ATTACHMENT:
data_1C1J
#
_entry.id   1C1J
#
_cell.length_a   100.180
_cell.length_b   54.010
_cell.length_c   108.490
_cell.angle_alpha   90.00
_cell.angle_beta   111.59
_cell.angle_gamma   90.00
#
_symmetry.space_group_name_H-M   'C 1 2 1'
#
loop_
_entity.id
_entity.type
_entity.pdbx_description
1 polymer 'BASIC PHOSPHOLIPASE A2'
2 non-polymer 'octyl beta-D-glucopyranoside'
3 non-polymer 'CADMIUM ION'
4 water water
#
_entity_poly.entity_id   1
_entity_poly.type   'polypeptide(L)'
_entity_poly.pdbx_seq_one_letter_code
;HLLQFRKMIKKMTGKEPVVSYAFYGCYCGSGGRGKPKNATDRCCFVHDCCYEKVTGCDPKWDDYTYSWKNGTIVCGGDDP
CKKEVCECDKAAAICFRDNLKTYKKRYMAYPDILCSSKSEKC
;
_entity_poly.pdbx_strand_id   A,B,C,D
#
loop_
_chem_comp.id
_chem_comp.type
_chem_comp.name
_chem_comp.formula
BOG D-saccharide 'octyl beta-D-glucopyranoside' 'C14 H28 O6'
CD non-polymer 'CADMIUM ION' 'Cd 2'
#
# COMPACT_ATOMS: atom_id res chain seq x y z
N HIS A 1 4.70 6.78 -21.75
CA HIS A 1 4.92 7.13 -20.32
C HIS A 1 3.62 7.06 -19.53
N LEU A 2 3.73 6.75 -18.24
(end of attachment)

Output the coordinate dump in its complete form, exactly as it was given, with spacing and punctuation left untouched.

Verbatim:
data_1C1J
#
_entry.id   1C1J
#
_cell.length_a   100.180
_cell.length_b   54.010
_cell.length_c   108.490
_cell.angle_alpha   90.00
_cell.angle_beta   111.59
_cell.angle_gamma   90.00
#
_symmetry.space_group_name_H-M   'C 1 2 1'
#
loop_
_entity.id
_entity.type
_entity.pdbx_description
1 polymer 'BASIC PHOSPHOLIPASE A2'
2 non-polymer 'octyl beta-D-glucopyranoside'
3 non-polymer 'CADMIUM ION'
4 water water
#
_entity_poly.entity_id   1
_entity_poly.type   'polypeptide(L)'
_entity_poly.pdbx_seq_one_letter_code
;HLLQFRKMIKKMTGKEPVVSYAFYGCYCGSGGRGKPKNATDRCCFVHDCCYEKVTGCDPKWDDYTYSWKNGTIVCGGDDP
CKKEVCECDKAAAICFRDNLKTYKKRYMAYPDILCSSKSEKC
;
_entity_poly.pdbx_strand_id   A,B,C,D
#
loop_
_chem_comp.id
_chem_comp.type
_chem_comp.name
_chem_comp.formula
BOG D-saccharide 'octyl beta-D-glucopyranoside' 'C14 H28 O6'
CD non-polymer 'CADMIUM ION' 'Cd 2'
#
# COMPACT_ATOMS: atom_id res chain seq x y z
N HIS A 1 4.70 6.78 -21.75
CA HIS A 1 4.92 7.13 -20.32
C HIS A 1 3.62 7.06 -19.53
N LEU A 2 3.73 6.75 -18.24